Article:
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Sustainable Fish Legacy 2012 - how the Olympic Games are helping transform fish buying

The Sustainable Fish City campaign report, Sustainable Fish Legacy 2012, published on the eve of the Opening Ceremony of the London 2012 Games, charts the remarkable sustainable fish commitments inspired by the London 2012 Games, with caterers that serve well over 100 million meals a year having adopted London 2012's sustainable fish standard.

26/07/2012
Sustainable Fish Cities
23pp - 2012

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Sustainable Fish Legacy 2012The Sustainable Fish City campaign report, Sustainable Fish Legacy 2012, published on the eve of the Opening Ceremony of the London 2012 Games, charts the remarkable sustainable fish commitments inspired by the London 2012 Games, with caterers that serve well over 100 million meals a year having adopted London 2012's sustainable fish standard.

London 2012 set out with the ambition to be "the greenest Games yet", setting new standards for sustainability through its buying decisions and activities. For the first time for such a major international sporting event, food choices were high on the agenda in this ambition, in recognition of the enormous impact that food production and consumption has on our health and on the planet. In adopting a food buying policy to support health and sustainability, London 2012 has also sought to have a lasting impact, influencing commercial food buying practices for many years to come.

Sustain sat on the London 2012 Food Advisory Group, and chaired the sustainable fish working party. This devised a sustainable fish standard to govern the fish buying of all caterers for the London 2012 Olympic and Paralympic Games.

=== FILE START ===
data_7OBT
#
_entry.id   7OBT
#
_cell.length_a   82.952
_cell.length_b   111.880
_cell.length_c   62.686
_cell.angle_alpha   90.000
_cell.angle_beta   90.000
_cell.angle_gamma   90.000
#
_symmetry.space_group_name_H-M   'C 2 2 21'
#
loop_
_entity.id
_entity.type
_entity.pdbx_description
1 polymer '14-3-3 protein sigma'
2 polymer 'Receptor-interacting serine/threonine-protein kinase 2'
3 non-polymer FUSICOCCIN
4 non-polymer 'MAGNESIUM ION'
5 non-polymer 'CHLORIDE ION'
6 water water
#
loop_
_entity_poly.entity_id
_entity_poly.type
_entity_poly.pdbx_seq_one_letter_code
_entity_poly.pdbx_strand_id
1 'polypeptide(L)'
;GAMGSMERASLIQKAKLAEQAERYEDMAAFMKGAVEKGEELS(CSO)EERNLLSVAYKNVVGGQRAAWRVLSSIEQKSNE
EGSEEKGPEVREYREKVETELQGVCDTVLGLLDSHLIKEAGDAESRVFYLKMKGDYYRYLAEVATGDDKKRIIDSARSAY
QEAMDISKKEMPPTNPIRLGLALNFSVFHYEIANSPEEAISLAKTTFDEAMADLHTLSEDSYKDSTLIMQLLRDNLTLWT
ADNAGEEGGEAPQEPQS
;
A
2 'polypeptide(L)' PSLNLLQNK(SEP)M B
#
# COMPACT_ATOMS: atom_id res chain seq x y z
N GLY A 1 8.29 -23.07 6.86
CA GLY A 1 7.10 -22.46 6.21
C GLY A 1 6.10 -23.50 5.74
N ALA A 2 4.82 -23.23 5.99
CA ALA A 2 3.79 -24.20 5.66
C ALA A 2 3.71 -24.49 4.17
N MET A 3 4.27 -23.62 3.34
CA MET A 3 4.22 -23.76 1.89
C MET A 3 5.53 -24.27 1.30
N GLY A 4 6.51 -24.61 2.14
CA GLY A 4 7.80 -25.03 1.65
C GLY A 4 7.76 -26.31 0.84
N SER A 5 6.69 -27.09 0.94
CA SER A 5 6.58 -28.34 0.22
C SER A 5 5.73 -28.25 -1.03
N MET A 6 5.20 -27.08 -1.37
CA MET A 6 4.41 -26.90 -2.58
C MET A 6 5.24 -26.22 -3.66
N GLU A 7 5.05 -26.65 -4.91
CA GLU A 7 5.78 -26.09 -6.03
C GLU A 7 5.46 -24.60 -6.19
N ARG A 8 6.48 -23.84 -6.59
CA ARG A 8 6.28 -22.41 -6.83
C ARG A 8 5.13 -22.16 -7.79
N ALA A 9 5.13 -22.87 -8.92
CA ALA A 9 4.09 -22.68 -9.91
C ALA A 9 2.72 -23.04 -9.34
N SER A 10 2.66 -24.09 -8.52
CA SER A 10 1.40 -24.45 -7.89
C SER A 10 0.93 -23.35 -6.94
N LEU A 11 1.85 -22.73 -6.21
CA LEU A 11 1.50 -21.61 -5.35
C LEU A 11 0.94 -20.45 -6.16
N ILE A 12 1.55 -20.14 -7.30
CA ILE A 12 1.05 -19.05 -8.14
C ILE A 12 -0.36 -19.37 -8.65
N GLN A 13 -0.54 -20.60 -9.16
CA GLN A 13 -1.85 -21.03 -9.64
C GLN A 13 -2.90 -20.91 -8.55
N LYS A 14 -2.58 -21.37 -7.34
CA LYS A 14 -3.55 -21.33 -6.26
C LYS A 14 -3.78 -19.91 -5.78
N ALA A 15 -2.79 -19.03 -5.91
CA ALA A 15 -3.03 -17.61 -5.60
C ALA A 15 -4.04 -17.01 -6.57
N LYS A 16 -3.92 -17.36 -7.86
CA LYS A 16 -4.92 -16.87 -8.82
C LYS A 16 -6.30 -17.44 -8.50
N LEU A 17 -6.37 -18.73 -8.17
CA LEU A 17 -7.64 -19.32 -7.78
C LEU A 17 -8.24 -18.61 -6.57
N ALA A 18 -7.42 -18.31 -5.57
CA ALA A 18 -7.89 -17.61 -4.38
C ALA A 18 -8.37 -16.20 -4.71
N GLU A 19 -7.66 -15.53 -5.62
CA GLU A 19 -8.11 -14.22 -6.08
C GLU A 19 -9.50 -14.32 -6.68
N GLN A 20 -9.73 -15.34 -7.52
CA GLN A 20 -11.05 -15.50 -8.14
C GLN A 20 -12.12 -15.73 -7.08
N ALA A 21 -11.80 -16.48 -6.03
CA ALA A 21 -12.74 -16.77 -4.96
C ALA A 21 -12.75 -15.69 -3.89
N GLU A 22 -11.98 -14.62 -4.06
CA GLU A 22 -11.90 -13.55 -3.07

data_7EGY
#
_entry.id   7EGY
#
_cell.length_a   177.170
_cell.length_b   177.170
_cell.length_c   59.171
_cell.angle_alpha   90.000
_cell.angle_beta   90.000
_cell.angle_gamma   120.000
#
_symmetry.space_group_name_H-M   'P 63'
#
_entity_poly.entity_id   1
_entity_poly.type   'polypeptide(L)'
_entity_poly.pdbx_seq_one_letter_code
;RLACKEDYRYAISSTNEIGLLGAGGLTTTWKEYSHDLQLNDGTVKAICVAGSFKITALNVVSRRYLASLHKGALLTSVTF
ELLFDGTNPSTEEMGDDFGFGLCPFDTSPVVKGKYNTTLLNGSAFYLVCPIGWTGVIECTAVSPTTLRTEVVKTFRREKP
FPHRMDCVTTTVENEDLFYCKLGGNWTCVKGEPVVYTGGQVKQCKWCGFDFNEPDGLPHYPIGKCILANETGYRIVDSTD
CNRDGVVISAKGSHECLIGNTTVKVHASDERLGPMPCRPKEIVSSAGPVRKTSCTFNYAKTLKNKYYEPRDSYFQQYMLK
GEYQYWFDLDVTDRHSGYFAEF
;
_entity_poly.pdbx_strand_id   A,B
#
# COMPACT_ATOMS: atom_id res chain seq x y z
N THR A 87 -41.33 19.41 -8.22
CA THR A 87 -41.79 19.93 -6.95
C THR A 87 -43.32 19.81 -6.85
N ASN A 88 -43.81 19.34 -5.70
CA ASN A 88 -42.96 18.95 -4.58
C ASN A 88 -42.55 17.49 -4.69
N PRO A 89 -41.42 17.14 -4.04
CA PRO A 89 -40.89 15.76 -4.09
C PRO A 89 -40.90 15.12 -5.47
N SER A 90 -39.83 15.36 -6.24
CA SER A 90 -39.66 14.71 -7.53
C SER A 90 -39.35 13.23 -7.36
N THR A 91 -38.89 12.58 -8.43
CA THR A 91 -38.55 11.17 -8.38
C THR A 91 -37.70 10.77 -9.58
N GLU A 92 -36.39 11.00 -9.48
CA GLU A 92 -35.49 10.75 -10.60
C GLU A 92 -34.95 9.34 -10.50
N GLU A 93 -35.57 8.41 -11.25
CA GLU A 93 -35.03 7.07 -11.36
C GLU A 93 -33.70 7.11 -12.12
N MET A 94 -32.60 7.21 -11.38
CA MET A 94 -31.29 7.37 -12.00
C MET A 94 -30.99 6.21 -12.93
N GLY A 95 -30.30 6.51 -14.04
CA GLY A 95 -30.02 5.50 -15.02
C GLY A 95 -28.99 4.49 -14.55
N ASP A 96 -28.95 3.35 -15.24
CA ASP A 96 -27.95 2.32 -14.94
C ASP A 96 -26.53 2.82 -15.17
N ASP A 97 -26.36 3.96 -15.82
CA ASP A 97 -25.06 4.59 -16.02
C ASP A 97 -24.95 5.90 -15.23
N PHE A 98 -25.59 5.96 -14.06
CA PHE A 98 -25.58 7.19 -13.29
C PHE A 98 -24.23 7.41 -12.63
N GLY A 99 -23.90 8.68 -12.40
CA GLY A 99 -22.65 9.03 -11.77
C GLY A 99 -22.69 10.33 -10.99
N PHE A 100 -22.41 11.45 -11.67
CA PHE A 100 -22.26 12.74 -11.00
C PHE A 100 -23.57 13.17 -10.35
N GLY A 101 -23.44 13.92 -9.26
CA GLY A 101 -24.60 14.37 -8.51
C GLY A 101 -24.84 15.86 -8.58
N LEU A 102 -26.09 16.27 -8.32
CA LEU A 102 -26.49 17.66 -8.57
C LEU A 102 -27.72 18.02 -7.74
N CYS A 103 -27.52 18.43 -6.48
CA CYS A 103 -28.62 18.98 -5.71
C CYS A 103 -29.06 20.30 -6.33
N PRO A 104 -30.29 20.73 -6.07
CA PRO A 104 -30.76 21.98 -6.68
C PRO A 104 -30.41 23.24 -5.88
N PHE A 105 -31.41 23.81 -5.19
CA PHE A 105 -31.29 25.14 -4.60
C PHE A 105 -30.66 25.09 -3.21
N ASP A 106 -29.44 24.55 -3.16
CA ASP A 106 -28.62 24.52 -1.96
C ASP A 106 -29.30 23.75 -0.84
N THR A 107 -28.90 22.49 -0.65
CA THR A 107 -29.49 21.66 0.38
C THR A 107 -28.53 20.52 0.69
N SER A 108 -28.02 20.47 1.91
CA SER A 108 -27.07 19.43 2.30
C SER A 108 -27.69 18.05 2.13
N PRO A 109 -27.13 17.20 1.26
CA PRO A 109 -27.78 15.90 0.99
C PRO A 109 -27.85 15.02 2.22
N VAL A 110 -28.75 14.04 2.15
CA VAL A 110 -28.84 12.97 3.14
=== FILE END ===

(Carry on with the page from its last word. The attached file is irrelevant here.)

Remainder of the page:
The Sustainable Fish City campaign report, Sustainable Fish Legacy 2012, charts the remarkable sustainable fish commitments inspired by the London 2012 Games, and how these have been achieved. Success stories include pledges to use sustainable fish by:

  • Government, for Whitehall, Number 10, HM Prison Service and the Armed Forces.
  • The London Metropolitan Police, Fire Brigade, Transport for London and City Hall.
  • Several London boroughs, including Camden, Havering, Islington and Richmond.
  • 19 leading universities, serving well over 200,000 staff and students.
  • Very large caterers, including the country’s second largest contract caterer Sodexo, as well as BaxterStorey, ISS Food and Hospitality and Restaurant Associates.
  • Many chefs and restaurants, including popular high-street chains such as Carluccio’s, well-loved independents and Michelin-starred establishments.
  • Tourist attractions such as the National Trust, the Zoological Society of London (which runs London Zoo), the SeaLife Aquarium and the restaurant at the Royal Albert Hall.
  • 3,500 schools participating in the national Food for Life Catering Mark programme.
  • Blue-chip businesses who commission or provide very large volumes of catering, including London 2012 sponsors British Airways, Thames Water and Coca-Cola GB.

Together, caterers that serve well over 100 million meals a year have adopted the London 2012 sustainable fish standards. This is impressive progress, but there’s still a long way to go. All organisations that buy catering services for meetings and events should adopt a sustainable fish policy. It’s easy, affordable, and is a worthy legacy for London 2012.


Report contents

  • Foreword
  • Summary
  • How did we get to where we are?
  • A focus on sustainable fish
  • After the Vision...
  • Sustainable Fish City - a concerted approach
  • Key achievements of Sustainable Fish City so far
  • But much more still needs to be done...
  • How consumers, companies and institutions can join in
  • London and beyond: The Food Legacy Programme
  • Appendices
    • Appendix 1: Sustainable Fish City pledge (the ‘sustainable fish standard’)
    • Appendix 2: Sustainable Fish City working party and associate organisations
    • Appendix 3: Who has signed up to the Sustainable Fish City pledge
  • Sustainable Fish City and Food Legacy contact details
 

A campaign to protect precious marine environments and fishing livelihoods, and call for fish to be bought from sustainable sources. We want to show what can be done if people and organisations make a concerted effort to change their buying habits.

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Sustain advocates food and agriculture policies and practices that enhance the health and welfare of people and animals, improve the working and living environment, promote equity and enrich society and culture.